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On Memorial Day, Hot Springs native serves with elite Navy Honor Guard

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As the nation pauses to remember those who have died in service to America, a 2015 Hot Springs High School and Hot Springs, Montana native is serving with the U.S. Navy Ceremonial Guard in Washington D.C.

Seaman Anthony Byrns, a master-at-arms, is responsible for marching in funerals at Arlington National Cemetery.

“It’s an honor to be able to serve with the guard and bury our fallen sailors while giving them the farewell they deserve,” Byrns said.

Established in 1931, the United States Navy Ceremonial Guard is the official Ceremonial Unit of the U.S. Navy and is based at Naval District Washington Anacostia Annex in Washington, D.C.

According to Navy officials, the Ceremonial Guard’s primary mission is to represent the Navy in Presidential, Joint Armed Forces, Navy and public ceremonies in the Nation’s Capital under the scrutiny of the highest-ranking officials of the United States and foreign nations, including royalty. 

Sailors of the Ceremonial Guard are hand selected while they are attending boot camp at Recruit Training Command in Great Lakes, Illinois. Strict military order and discipline, combined with teamwork, allow the Ceremonial Guard to fulfill their responsibilities with pride and determination. They are experts in the art of close order drill, coordination, and timing.

The Ceremonial Guard is comprised of the drill team, color guard, casket bearers, and firing party.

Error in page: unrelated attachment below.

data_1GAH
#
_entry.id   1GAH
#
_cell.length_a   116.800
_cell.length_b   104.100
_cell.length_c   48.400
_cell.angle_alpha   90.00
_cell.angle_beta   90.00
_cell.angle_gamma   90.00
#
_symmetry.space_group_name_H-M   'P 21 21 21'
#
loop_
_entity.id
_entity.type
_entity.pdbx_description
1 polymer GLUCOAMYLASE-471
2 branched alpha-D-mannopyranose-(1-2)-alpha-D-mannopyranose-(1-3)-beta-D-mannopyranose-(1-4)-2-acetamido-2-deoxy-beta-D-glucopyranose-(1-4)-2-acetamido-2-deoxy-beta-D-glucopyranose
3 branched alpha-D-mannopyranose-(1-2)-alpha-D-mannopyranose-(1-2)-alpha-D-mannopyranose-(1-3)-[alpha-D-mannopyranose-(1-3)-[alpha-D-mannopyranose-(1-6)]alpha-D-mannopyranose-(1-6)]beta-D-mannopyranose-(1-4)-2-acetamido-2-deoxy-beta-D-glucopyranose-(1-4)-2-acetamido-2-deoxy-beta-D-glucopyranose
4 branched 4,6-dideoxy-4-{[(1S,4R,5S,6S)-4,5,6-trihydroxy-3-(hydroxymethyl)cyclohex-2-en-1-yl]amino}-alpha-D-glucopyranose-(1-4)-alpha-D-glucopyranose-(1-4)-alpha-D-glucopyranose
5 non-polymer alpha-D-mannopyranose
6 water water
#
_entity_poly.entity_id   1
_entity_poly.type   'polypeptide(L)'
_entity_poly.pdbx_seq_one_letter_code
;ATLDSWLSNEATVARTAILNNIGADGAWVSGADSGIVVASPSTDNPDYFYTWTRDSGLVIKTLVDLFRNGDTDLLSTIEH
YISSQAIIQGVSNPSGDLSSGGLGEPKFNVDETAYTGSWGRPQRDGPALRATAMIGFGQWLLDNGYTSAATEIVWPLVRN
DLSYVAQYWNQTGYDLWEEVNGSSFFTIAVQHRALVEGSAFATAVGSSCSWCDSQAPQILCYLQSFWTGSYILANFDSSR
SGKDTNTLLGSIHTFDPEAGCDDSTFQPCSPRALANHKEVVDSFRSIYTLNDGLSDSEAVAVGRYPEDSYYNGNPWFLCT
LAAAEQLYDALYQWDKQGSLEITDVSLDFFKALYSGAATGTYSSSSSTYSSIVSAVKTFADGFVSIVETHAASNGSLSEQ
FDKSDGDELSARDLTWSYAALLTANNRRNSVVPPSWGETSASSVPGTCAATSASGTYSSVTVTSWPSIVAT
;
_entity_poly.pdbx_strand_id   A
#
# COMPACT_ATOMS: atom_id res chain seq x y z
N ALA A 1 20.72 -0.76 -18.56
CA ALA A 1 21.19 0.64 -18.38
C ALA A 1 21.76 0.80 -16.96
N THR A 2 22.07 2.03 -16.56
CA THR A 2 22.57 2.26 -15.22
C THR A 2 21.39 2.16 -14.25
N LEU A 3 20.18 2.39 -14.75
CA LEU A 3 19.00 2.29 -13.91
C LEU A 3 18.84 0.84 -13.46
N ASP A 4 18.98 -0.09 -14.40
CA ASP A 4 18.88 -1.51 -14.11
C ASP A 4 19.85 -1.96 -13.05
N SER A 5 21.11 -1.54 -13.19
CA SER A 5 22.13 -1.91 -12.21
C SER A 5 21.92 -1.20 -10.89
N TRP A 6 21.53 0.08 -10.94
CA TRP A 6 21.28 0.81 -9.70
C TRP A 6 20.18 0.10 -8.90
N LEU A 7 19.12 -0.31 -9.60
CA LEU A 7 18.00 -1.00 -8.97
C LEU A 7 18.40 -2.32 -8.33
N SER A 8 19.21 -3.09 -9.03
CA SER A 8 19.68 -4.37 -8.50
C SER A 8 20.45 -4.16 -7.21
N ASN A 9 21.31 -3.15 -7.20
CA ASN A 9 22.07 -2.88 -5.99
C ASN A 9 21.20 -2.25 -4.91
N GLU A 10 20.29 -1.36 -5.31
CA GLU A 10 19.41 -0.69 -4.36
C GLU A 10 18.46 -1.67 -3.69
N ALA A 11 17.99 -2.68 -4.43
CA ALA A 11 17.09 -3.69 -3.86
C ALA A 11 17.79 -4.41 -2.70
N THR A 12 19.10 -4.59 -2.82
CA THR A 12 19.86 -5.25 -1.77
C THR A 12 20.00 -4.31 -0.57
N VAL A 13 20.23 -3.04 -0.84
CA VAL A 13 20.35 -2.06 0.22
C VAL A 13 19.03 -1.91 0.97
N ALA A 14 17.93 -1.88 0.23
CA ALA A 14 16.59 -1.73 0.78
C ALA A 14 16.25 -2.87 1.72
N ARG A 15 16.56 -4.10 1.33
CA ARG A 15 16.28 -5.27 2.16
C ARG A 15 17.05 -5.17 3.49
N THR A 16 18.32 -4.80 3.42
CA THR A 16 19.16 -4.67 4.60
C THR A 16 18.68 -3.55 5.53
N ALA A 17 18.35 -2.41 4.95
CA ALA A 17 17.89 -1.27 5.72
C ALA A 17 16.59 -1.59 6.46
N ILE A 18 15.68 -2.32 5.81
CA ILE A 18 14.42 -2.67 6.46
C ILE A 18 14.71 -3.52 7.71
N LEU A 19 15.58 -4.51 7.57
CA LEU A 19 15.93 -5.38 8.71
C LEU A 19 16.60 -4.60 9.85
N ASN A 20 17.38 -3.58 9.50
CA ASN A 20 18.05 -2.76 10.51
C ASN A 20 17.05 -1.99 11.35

Casket bearers carry the Navy’s passed to their resting ground. Whether it is in Arlington National Cemetery, or another veteran’s cemetery.

The firing party renders the 21 Gun Salute, the signature honor of military funerals, during every Navy Funeral at Arlington National Cemetery.

“The Sailors here are true ambassadors of the U.S. Navy,” said Rear Admiral Charles Rock, Commandant, Naval District Washington. “They are part of a legacy that promote the mission, protect the standards, perfect the image and preserve the heritage. This elite team are “guardians of the colors,” displaying and escorting our nation’s flag with an impeccable exhibition of skill and determination.”

Byrns is part of a legacy honoring service and sacrifice of men and women of the U.S. Navy. Being a part of the Ceremonial Guard is a distinct privilege each member will carry with them throughout their lifetime.

Serving in the Navy, Byrns is learning about being a more responsible leader, sailor and person through handling numerous responsibilities. 

“The Navy has made me a hard worker and a better person overall,” Byrns added.

Byrns is the son of Yumi Yasanauga of Sacramento and Kevin Byrns of Montana.


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